New UltaViolet Movie Service A Threat To Apple & Telstra

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Aspiring content providers, such as Telstra with their T Box, Google and Apple, are set to come under threat from a new cloud based service called UltraViolet that is owned by Hollywood movie studios and a consortium of consumer electronics companies.The new service, which is still in its infancy, allows movies to be downloaded quickly to multiple devices including a TV, tablet and smartphone. The studios behind UltraViolet include Warner, Viacom, Paramount Pictures, Comcast, Universal Pictures and Sony Pictures.

The format makes its public debut in the USA next week with DVD and Blu-ray releases of “Horrible Bosses” on Tuesday and “Green Lantern” on Friday. Both are Warner Bros. movies. More movies using the format are expected to be released in coming weeks.

It is not known when the service will be released in Australia after executives said that they will take the service “global”. At this stage consumers gets free access to the digital service if they have purchased a hard copy DVD movie.

The group who have been working on the development of UltraViolet for the past three years will sell direct to consumers, removing the need for a middle man like Apple, Fetch TV, Telstra or Google. It will also put pressure on the likes of Blockbuster, Netflix and Amazon who have been eying off the Australian market but have struggled to get the rights to release Hollywood movie content into the Australian market.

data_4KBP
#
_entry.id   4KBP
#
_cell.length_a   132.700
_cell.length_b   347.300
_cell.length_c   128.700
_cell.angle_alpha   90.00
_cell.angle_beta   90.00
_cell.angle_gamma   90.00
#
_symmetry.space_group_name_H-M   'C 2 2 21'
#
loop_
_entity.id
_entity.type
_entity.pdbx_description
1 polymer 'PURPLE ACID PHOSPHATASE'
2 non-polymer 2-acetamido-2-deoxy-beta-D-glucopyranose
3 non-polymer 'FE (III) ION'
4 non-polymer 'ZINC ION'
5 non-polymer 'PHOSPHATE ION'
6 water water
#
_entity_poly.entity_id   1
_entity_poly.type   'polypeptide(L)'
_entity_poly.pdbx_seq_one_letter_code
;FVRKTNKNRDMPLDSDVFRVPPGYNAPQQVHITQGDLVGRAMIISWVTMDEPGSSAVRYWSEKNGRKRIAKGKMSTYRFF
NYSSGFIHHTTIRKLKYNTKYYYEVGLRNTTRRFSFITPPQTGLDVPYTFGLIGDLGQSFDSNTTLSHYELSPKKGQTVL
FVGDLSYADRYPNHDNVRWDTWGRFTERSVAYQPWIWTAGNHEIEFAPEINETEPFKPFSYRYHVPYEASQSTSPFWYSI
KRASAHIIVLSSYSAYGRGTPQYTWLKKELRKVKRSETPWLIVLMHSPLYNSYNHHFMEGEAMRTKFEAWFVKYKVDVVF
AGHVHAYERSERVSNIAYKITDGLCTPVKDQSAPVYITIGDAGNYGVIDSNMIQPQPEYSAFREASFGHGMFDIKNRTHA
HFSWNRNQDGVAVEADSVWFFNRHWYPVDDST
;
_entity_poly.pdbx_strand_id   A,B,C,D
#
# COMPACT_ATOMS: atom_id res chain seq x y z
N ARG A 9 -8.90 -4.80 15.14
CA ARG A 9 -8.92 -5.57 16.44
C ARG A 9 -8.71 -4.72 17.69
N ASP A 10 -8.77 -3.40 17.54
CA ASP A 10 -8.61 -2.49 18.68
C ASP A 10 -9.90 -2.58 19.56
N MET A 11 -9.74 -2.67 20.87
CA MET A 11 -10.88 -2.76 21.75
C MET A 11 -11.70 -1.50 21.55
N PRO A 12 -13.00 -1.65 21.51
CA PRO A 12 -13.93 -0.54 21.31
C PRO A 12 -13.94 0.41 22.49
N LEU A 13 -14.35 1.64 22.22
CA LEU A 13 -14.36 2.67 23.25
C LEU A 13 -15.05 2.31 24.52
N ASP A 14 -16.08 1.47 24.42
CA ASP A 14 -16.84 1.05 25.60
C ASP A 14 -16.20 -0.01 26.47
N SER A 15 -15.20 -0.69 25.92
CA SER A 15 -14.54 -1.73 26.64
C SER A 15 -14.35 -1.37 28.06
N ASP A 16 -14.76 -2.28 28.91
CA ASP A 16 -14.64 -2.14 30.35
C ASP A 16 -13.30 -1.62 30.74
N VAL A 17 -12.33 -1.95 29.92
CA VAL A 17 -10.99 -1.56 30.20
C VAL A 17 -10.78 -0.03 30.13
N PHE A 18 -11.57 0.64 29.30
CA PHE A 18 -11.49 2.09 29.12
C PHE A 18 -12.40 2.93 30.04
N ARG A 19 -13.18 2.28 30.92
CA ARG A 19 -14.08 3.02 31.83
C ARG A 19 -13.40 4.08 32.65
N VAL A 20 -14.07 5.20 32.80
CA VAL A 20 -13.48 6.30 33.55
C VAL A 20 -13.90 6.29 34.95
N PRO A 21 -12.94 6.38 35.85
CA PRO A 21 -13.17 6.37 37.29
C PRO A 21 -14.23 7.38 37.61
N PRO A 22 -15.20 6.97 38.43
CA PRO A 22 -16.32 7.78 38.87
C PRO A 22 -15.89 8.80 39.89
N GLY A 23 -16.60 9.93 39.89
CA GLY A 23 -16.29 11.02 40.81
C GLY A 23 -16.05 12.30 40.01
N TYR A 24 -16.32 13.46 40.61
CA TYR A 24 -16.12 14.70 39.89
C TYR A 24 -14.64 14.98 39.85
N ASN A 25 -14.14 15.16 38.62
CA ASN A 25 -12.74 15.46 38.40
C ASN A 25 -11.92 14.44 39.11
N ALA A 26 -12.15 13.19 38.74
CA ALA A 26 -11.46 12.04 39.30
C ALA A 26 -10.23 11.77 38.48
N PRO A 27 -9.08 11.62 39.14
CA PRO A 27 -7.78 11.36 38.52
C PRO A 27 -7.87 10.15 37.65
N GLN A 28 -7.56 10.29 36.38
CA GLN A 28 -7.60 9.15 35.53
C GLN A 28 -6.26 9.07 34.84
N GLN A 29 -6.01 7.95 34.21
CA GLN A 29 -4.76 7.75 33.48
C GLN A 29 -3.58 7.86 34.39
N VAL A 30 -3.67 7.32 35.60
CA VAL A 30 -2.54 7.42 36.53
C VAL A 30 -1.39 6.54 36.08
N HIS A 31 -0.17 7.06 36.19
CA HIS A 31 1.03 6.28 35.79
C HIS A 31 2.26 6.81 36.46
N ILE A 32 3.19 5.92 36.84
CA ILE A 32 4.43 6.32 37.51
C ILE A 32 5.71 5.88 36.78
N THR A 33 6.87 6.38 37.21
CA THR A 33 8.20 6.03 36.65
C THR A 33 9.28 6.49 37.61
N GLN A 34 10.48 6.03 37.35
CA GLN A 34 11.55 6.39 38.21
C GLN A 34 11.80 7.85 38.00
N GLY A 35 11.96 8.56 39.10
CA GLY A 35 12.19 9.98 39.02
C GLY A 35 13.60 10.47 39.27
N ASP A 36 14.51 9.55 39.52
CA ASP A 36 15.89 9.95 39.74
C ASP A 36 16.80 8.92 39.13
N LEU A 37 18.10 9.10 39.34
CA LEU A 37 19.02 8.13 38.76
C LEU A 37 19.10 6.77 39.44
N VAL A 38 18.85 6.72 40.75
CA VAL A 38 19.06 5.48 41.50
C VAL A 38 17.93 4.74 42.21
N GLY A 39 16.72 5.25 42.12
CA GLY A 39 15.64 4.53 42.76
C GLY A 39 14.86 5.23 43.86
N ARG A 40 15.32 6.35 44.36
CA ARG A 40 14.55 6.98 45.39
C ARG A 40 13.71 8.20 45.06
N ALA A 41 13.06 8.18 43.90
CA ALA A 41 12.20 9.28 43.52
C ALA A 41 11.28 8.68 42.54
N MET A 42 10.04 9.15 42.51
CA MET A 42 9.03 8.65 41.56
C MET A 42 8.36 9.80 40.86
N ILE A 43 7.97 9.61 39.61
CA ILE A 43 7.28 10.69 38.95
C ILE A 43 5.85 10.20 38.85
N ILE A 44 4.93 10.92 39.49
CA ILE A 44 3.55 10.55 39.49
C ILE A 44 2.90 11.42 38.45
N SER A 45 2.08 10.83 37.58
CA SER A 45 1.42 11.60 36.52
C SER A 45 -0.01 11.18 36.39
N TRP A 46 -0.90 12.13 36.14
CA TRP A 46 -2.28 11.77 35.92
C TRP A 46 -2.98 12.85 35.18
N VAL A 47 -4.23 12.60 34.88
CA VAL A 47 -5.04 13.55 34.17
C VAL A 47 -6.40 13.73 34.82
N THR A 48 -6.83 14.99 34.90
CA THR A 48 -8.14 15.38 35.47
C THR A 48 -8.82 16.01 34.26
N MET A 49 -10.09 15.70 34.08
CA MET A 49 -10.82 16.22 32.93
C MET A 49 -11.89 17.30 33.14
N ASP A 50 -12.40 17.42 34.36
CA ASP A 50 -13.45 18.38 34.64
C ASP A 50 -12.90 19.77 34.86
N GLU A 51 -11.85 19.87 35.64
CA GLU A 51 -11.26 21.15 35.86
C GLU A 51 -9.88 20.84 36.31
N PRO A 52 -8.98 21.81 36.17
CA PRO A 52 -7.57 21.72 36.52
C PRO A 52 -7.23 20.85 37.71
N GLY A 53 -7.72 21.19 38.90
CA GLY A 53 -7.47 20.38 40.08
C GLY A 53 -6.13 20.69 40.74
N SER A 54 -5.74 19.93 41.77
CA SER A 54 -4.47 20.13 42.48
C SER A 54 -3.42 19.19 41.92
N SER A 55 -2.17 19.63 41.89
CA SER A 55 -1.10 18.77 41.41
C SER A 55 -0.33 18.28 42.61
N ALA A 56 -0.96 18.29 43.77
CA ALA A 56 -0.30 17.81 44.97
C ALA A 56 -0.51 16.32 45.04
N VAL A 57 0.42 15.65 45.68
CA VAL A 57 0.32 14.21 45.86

The Wall Street Journal said that the UltraViolet consortium has spent three years creating a cloud-based service that is designed to let people watch online or mobile versions of movies they have bought on DVD or Blu-ray. People who buy an UltraViolet-enabled copy of a movie can get access to the same movie on computers, iPhones and iPads, as well as other mobile devices.

UltraViolet gives users an online “digital locker” that stores copies of movies they’ve bought, and lets them watch those movies from nearly anywhere.

 

To access the service a user must enter a 12-digit redemption code, provided on a slip inside each film’s DVD and Blu-ray case, to claim the digital rights to the film. Users also must create an UltraViolet account to store their library. Other movie Companies such as Walt Disney are not part of the UltraViolet initiative, instead they are developing its own digital-rights locker system dubbed KeyChest.

UltraViolet-enabled content will not be available through the Apple iTunes Store.

WSJ said that movie studios have for some time been looking at cloud and digital services as a way to replace revenue they are losing to declining DVD sales. U.S. sales of DVDs last year was $7.8 billion, 43% below its 2006 peak of $13.7 billion, according to media-tracking firm IHS Screen Digest, including a roughly 20% decline in 2010 from 2009.

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